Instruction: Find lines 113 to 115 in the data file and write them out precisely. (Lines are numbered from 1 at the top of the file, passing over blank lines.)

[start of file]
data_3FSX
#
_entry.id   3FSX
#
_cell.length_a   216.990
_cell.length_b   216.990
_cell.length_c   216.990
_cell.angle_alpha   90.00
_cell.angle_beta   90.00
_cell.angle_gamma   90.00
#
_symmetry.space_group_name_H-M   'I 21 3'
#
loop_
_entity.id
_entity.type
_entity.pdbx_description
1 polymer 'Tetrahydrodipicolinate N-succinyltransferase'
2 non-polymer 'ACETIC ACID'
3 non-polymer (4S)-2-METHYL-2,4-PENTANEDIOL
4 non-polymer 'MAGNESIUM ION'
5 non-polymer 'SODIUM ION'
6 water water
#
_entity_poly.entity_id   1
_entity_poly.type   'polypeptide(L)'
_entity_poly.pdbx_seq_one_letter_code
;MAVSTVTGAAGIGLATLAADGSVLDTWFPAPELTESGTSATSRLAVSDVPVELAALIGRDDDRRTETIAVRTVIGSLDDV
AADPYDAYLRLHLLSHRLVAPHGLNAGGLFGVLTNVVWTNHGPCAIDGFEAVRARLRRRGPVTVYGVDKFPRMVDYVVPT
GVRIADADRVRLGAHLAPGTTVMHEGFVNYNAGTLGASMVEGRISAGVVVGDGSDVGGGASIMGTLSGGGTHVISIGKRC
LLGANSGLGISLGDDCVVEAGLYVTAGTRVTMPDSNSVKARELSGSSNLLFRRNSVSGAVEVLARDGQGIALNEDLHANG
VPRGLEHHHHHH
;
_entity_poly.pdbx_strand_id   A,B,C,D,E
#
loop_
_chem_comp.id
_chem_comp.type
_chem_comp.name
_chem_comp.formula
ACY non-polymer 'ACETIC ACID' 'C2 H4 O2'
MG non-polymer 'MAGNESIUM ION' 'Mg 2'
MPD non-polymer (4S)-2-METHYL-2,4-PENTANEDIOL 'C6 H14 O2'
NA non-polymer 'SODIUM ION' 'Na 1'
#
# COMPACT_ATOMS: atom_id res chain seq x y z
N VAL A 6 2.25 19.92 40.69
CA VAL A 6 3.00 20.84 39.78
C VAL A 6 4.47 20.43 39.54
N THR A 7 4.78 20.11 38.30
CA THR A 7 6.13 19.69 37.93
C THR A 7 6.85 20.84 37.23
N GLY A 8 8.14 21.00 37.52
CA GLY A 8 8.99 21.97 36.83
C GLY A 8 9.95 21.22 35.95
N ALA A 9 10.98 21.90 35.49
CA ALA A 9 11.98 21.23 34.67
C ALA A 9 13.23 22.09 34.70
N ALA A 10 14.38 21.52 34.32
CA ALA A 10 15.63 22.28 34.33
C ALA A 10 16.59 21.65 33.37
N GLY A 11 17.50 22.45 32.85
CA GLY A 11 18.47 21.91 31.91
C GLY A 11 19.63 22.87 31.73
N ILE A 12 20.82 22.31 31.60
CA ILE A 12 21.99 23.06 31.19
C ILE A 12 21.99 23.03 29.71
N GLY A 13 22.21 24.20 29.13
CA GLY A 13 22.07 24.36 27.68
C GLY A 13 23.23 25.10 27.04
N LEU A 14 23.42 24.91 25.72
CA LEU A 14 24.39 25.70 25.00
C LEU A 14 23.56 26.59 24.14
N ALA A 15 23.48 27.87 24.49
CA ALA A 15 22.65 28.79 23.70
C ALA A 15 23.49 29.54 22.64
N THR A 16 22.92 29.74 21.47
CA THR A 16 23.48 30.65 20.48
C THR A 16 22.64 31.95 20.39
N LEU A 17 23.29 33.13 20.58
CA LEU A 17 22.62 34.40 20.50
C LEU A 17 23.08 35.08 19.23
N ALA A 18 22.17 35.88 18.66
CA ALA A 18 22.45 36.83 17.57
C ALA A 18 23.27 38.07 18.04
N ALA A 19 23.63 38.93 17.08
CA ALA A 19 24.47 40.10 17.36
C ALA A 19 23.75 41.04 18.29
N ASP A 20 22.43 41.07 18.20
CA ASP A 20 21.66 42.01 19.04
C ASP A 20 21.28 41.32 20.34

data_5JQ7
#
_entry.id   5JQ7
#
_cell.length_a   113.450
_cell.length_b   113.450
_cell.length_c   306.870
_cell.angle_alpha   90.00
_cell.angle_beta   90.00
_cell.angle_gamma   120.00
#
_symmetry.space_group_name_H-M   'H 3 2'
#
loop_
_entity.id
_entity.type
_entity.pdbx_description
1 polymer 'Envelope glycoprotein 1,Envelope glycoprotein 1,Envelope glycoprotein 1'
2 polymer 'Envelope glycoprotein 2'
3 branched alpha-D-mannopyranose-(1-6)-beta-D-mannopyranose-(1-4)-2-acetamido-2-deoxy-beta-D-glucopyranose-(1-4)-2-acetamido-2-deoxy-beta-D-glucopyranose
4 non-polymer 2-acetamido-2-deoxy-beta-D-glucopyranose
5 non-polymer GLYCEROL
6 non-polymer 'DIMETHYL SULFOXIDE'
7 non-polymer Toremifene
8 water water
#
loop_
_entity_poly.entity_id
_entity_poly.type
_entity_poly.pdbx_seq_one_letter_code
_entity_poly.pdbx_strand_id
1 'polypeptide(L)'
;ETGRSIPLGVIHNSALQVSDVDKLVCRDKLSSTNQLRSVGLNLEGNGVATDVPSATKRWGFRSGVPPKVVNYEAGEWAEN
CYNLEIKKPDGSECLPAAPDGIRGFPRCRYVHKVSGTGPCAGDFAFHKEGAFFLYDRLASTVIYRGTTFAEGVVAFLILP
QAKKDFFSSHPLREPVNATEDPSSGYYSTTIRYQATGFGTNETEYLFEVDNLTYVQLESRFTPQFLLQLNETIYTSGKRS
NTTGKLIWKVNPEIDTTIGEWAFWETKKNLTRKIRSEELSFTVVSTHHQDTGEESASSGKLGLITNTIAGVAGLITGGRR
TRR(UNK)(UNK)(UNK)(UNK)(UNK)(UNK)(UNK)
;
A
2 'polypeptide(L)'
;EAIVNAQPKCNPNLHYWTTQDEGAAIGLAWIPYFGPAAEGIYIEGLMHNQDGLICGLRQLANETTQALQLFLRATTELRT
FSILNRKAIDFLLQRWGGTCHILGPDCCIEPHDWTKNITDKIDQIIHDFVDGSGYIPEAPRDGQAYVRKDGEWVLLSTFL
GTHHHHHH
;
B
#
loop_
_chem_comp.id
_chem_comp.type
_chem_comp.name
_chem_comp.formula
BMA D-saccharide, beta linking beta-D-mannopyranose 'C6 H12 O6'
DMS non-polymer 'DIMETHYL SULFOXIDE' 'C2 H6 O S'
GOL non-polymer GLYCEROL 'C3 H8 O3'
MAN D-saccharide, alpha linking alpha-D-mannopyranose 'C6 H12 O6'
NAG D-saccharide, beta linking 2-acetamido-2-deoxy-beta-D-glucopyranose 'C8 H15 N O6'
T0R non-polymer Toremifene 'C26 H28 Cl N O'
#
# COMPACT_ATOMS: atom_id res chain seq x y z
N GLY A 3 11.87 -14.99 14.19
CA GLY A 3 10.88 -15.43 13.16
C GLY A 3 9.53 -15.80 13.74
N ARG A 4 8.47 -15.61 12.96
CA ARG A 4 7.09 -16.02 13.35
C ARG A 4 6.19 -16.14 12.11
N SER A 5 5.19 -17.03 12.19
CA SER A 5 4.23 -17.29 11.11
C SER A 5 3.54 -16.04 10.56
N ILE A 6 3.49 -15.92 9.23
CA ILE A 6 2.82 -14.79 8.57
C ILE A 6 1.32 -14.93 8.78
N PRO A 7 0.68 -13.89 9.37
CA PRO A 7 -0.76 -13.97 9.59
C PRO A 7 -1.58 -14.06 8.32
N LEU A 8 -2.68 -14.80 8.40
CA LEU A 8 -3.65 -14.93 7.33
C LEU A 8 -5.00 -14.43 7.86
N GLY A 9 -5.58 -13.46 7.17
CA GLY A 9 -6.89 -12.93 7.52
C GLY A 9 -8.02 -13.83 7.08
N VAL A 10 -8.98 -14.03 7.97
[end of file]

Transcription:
5 non-polymer GLYCEROL
6 non-polymer 'DIMETHYL SULFOXIDE'
7 non-polymer Toremifene